Rickie Lee Jones, Dr. Michio Kaku, Ray Charles bass Curtis Ohlson, When a Saint Calls on Judy Joy Jones Show

Judy Jones Interview about her book; 'The Bones of the Homeless'

           "ON THE ROAD WITH JUDY!"


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                       The Bones of the Homeless
                                                           by Judy Jones


               Ode to Janis Joplin
                                       by Judy Jones








                                             "JOIN HEARTS & HANDS!"

                         "JULIA VINOGRAD"


                                  1943  - 

                              by judy jones   




                                  "the writing of poetry is one thing.  it's an obsession, the scratching of a divine itch."   maxine kumin






                               by Judy Jones



  "Wanna buy one of my books?'



"What kind?"






 "Uh er, well let me think about it"



 "Only three bucks"


Julia Vinograd sounded more like 

 a carnival barker than a poet whose

published 48 books of her poetry. 

She is "The Berkeley Street Poet",

also known as   'The Bubble Lady".



"Yeah ok, why not.    If I can't

understand it I'm not out lots of money. 

Only three bucks.  Your books look

pretty simple"  I said flipping thru the pages.


Poetry was something for Harvard Graduates

not me.  In high school we took apart

and dissected an Edgar Allen Poe poem

and were given a grade. The experience 

was so disgusting I avoided poetry ever since.


Julia Vinograds poetry changed all that.

made me feel.  Yup, her poems made me

feel and feeling made sense.  Getting a

grade for dissecting an Edgar Allen Poe

poem didn't


In fact  'feeling'  made me want to read

more poetry. Julias poems turn me on. 

Me a simple minded right brained artist

turned on by poetry!   And its because

of her poems.  She writes for the people,

real people.


A new door opened in my mind and

I now considered myself  'refined'.

I enjoyed the luxury of verse.


Since I lived around the corner from

the Cafe Mediterranian on Telegraph

Avenue in Berkeley where Julia Vinograd

hangs her hat, over the next couple years

I ran into her often. I would see her draggin'

her crippled leg up steep bus steps that are

hard for even the most able bodied person,

moreless one in braces .


Cruel bus drivers demanded  'Show me

your bus pass!'  before Julia even had

a chance to reach the top of the steps!


I learned never to say hello to Julia.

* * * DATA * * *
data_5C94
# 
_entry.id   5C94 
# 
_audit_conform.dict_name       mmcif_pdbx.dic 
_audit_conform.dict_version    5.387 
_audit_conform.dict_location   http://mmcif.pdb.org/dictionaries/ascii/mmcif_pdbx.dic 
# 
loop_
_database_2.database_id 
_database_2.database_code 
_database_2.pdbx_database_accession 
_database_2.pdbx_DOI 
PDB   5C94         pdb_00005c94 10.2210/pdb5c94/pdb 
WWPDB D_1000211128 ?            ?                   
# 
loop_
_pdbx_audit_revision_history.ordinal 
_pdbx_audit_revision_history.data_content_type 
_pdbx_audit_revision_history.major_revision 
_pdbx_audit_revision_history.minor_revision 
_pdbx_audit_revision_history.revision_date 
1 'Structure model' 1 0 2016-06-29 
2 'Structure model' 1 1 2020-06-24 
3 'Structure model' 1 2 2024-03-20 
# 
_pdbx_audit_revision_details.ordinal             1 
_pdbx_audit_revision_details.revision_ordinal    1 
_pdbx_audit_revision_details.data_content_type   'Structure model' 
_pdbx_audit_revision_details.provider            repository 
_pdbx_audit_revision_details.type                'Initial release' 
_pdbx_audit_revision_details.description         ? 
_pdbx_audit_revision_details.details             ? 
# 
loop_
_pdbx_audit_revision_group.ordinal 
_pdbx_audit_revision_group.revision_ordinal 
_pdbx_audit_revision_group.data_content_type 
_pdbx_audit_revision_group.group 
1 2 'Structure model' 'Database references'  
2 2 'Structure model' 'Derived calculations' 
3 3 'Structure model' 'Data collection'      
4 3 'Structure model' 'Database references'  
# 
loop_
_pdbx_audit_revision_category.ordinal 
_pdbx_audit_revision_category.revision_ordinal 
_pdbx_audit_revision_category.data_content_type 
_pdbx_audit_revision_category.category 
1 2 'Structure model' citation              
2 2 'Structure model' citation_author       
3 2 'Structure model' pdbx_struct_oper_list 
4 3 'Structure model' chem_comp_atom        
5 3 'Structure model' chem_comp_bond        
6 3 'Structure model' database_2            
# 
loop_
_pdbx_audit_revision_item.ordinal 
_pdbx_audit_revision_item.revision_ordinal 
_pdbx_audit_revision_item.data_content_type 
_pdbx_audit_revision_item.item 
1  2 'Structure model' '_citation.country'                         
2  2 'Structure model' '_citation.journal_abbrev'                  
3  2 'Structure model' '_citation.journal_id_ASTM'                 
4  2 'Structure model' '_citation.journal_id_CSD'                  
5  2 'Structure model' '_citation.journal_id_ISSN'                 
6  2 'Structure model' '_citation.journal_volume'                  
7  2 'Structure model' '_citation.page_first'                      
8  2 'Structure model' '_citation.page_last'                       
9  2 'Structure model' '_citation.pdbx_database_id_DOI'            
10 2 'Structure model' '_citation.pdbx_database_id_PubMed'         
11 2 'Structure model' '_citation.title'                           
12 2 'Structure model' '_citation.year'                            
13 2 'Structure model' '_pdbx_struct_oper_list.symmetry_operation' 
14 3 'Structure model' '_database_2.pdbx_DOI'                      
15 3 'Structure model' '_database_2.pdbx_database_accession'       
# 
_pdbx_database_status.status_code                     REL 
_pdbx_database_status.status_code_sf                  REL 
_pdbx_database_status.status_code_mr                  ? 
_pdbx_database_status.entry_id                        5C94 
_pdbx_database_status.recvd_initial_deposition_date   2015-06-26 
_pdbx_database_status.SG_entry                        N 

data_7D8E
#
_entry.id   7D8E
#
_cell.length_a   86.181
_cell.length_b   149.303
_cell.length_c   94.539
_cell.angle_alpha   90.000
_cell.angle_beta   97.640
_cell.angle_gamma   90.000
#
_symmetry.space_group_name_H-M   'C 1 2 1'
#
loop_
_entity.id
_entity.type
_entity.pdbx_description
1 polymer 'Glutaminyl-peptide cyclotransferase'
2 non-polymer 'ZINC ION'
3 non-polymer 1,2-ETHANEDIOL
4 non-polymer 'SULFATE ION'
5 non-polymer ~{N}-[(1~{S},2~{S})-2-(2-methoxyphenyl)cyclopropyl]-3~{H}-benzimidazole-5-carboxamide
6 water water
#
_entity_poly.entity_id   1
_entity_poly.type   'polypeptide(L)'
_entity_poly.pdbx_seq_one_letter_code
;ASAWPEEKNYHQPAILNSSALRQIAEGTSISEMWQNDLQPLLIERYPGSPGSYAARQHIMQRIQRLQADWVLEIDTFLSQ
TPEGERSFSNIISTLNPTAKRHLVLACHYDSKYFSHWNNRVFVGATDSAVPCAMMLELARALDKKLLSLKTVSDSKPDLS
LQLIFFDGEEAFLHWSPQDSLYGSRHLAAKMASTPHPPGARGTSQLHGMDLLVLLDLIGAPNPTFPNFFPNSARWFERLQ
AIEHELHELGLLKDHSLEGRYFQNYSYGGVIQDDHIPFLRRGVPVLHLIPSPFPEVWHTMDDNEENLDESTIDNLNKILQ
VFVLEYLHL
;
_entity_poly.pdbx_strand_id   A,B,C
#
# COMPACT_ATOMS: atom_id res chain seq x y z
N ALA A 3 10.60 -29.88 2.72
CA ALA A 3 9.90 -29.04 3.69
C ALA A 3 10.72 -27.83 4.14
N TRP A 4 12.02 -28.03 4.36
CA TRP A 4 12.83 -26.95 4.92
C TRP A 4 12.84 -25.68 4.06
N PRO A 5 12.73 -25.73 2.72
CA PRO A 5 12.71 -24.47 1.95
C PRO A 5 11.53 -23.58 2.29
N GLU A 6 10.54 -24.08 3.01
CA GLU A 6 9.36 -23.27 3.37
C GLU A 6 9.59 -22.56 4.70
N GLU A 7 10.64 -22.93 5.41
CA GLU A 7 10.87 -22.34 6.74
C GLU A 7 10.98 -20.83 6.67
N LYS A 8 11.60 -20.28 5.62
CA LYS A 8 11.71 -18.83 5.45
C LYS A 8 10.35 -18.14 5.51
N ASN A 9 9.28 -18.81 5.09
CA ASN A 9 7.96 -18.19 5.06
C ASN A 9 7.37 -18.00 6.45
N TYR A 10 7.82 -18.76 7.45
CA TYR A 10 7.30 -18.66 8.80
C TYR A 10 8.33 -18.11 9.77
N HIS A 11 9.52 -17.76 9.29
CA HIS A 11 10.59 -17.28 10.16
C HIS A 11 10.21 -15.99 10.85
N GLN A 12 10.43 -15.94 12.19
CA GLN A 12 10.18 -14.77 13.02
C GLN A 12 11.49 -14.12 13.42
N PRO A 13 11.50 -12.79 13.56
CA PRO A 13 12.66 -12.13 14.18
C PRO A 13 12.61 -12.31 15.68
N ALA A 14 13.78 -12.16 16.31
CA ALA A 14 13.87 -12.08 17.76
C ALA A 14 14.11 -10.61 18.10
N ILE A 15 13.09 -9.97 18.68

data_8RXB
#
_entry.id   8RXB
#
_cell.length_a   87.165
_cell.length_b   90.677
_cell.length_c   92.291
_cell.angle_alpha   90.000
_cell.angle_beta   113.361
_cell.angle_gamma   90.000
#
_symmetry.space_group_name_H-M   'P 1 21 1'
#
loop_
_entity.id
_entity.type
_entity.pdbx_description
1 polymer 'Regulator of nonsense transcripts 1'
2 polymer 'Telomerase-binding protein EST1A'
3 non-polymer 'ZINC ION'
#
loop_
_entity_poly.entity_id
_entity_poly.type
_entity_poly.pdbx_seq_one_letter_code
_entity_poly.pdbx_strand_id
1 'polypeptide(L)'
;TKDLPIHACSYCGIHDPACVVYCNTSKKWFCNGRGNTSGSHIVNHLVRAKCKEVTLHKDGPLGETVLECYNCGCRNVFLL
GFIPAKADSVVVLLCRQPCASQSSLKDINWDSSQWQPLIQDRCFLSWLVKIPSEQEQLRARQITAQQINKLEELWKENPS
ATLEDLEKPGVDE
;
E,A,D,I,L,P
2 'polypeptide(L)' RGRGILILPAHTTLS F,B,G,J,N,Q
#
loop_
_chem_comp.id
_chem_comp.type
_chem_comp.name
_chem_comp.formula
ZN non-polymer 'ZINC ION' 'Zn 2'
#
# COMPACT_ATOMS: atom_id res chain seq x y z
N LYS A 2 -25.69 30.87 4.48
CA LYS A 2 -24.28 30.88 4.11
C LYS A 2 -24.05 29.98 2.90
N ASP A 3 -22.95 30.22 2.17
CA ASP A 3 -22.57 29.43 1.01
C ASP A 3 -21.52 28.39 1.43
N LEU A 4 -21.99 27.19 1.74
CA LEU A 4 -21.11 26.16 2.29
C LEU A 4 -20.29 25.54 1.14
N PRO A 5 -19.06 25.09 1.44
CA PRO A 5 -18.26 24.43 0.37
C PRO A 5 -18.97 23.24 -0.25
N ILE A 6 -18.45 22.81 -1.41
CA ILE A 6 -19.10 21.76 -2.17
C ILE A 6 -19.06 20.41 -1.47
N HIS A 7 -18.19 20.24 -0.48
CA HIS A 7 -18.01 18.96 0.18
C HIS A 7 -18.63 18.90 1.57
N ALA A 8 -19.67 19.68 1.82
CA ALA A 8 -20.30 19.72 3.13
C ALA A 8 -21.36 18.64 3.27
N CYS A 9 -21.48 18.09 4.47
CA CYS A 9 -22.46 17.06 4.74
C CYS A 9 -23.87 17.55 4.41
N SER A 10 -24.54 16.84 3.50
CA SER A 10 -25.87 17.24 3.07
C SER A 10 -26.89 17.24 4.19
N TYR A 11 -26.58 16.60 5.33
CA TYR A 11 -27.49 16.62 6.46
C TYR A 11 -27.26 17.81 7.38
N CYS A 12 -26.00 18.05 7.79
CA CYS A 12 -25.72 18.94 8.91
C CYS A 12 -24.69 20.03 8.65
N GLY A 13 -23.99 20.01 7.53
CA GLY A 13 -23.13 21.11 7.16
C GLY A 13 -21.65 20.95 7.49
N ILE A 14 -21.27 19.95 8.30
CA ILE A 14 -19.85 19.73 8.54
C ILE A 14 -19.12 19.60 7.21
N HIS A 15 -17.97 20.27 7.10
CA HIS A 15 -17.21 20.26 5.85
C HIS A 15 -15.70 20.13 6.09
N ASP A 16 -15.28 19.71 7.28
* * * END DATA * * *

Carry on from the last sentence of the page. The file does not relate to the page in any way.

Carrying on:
She didn't say 'Hi' back...instead..

"Wanna buy one of my books?"

Mostly I did, but  never had money

being a starving painter.


Julia is the most single focused artist I

have ever met.  Driven.. And her focus

is on one thing, her poetry. Like she has

a 1000 watt light bulb inside her turned

up to high and the rest of us are operating

on 50-75 watts max.


"The Stripdown Journey to God", 

that's what I call our lives and

Julia Vinograd is three fourths 'Bare'.


Asking Julia if she would be interviewed for


Her reply was: 

     "If you buy four of my books."


"Sounds fair enough"  I replied.  "So it's a deal?"


"Yup"  Julia answered.


"I'll email you the questions"  I said.


"Nope"  quipped Julia over the phone. 

 "I don't own a computer."


"Well"  I said,  "I'll snailmail them."


"Nope"   Julia answered.      "I don't

answer letters".


"Shall we meet oncemore at the 

Cafe Mediterainne on Telegraph Avenue

to do the interview?"   I asked.


Our last meeting was several years ago

when I invited Julia to read her poetry

 at the International Arts/Music show

 I was putting on at the Cafe Mediterainne.


"Ok!"  Julia said excitedly.  After all, the

 cafe is her second home!


The following is our conversation, kinda.

I'm not good in person with people......

been called a "Social Idiot" so I confess

much of this interview came from Julia's

eighteen page autobiography she graciously lent me.





"Julia you are a shining example of

 a woman whose thrown away 

her 'Eyelash Curler' and 'High Heels'  

(well your brace took care of the heels huh).  

But you are everything I have wanted to

become and more."


"How have you ignored Societies pleas of